IMAGINE the scene. A group of balaclava-wearing black-clad Lazio fans are marching through the streets of Glasgow in broad daylight performing Nazi salutes. Actually, you don’t have to. It actually happened. Imagine now though that two of them are stabbed. Who is to blame?

It is almost impossible to think of a more offensive sight on the streets of our biggest city, and yet, would you be pointing the finger at the extreme lunatic fringe of the Italian side’s support? Had they brought it on themselves? Or would you be damning those who attacked them?

Now imagine this scenario. A group of Celtic fans are enjoying a drink in a bar in Rome. Some hooded cowards make their way into the crowd and stab two of them before fleeing the scene. Who is to blame? Had they brought it on themselves? If your first instinct is to say yes, then I would suggest that club allegiances are blunting your faculties.

Let’s be clear, the Green Brigade are no saints. Nor would they claim to be. But are we really saying that if a section of Celtic fans display banners calling out the fascistic element of the Lazio support, and telling them to f*** off, then the 9000 or so Celtic supporters that travelled to Rome were fair game for a stabbing?

Perhaps conflating an entirely justified message of ‘f*** fascism’ with the more general ‘f*** Lazio’ is unfair to huge swathes of Lazio’s support, but does that mean the two Celtic fans who actually were stabbed brought it on themselves for daring to be associated with the supporters who sang it? Gie’s peace. The responsibility lies with the brain-dead morons who do the stabbing, no one else.

Any cursory knowledge of the experience of visiting fans in Rome would tell you that at best, there is very little evidence to support the theory that the Green Brigade had placed their fellow fans in the crosshairs, or any increased level of threat at all, by antagonising those precious Neo-Nazi lambs of the Lazio fringe.

Instead, there is plenty of evidence to suggest that this is a cultural problem in the city itself, with other large group of fans who have gone there in the past decade experiencing a similar form of violence against them.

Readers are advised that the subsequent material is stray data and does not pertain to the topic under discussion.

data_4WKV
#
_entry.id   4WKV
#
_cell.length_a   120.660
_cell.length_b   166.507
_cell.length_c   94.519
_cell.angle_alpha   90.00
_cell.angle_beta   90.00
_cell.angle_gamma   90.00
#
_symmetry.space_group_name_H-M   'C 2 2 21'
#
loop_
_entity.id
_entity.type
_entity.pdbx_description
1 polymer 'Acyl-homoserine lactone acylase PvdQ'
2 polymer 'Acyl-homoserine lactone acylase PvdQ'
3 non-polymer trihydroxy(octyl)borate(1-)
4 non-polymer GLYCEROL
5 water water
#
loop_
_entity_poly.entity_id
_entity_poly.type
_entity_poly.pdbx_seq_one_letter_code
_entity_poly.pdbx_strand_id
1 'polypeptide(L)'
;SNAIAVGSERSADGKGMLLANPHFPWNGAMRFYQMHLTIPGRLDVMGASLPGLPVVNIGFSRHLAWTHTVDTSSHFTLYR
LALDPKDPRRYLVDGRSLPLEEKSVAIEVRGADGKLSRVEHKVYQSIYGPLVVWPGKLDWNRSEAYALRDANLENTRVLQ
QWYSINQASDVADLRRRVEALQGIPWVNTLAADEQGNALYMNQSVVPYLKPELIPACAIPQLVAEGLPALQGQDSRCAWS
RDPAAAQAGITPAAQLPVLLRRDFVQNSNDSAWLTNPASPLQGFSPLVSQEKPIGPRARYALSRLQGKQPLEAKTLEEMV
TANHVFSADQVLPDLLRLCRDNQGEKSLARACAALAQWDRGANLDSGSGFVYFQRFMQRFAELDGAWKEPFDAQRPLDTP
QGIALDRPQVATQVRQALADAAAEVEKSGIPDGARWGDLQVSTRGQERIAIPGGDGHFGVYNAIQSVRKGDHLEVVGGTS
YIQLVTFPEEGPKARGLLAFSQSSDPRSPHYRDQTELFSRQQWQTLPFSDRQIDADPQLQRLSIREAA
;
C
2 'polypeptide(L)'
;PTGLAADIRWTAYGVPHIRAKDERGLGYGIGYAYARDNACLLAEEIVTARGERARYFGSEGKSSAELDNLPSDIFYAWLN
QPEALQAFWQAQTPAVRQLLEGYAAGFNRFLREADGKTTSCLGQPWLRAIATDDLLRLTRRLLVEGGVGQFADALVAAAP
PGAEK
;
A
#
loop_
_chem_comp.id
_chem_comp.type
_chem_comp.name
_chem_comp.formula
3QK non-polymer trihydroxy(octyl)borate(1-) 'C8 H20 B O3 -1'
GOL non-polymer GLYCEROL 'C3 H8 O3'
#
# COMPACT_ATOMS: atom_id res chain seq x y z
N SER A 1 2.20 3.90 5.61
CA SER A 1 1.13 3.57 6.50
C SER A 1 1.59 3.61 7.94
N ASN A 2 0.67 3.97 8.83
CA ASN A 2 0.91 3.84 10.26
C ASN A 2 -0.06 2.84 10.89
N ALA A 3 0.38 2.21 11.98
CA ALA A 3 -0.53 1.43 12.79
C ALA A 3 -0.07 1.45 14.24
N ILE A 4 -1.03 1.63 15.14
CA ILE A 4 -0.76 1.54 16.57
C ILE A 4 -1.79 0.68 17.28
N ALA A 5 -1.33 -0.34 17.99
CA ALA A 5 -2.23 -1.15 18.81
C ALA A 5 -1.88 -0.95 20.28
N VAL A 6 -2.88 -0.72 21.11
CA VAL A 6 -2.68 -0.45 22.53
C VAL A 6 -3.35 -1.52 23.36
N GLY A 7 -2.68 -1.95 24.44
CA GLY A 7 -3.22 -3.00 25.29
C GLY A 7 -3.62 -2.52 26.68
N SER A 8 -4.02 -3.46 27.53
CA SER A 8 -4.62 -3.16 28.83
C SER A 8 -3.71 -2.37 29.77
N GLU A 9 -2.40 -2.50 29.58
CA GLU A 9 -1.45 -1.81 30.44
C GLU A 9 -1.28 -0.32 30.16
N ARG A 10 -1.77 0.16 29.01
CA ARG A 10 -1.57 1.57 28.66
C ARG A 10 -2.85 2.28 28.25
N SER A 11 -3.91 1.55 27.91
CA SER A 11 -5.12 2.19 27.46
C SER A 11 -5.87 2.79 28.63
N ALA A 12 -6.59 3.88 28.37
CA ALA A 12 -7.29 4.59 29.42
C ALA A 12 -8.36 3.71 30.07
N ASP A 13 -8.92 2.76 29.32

Rome is an incredible place, and the vast majority of Celtic supporters who visited no doubt had a great time. There is a danger of blowing this all out of proportion and smearing a whole city in the same way that we tend to smear whole groups of supporters by the actions of a small few. Such is the age of social media.

The injuries suffered by the victims in this case too appear to be relatively minor according to reports, but there is no doubt they are part of a larger pattern that points to the motivation behind the attacks being about more than the mere sight of green and white hoops.

When Sevilla visited the city in January of this year, four people were stabbed. Fans of Liverpool and Tottenham Hotspur have also been stabbed there in the past when following their teams.

And that is a crucial point. For the most part, these are just ordinary guys following their teams. There are few better experiences than taking a trip with your team on the continent, meeting up with fellow fans in some city square in a foreign country, having a few drinks and cheering on your team in European competition.

Incidents like this only serve to discourage people from doing so in the future, and that affects all of our teams and supporters. We should be asking what is being done to protect our fans on foreign soil, and be outraged at their treatment, rather than indulging in petty and parochial point-scoring or victim-blaming.

There are certain types that go to the football who love to indulge in this sort of stuff. The sort that will bellow bile in the direction of a player or manager for 90 minutes, or throw a coin or bottle at them, and then proclaim whatever has befallen said target was entirely their fault for cupping their ears or flicking the vickie’s or some such in response.

Mercifully, at the time of writing – touch wood – there have been no really serious or life-threatening injuries to report from Rome.

Hopefully, the rest of the Celtic support managed to enjoy their trip and they all come back unscathed, save perhaps for a few thousand self-inflicted sore heads.


WHILE Craig Brown was Scotland manager, he said he would rather have a willing volunteer than a reluctant conscript. That didn’t stop him throwing the book at club managers like Howard Wilkinson and Dick Advocaat when they pulled players out of international squads, mind you.

It’s an age-old problem, as Steve Clarke is now finding out too.

The unwillingness of Arsenal to release Kieran Tierney, despite his recent track-record with injury, is concerning.

Tierney is no doubt frustrated too, given that he has yet to play under Clarke and his first chance to do so will now be the March play-off matches, hardly ideal when Clarke is trying to figure out a way to accommodate both Tierney and Andy Robertson.

Clarke knows that a need for diplomacy comes with the territory, but if Arsenal continue to treat international breaks as a chance for their players to rest and recuperate, he might be forced to take a leaf from Brown’s rule-book soon enough.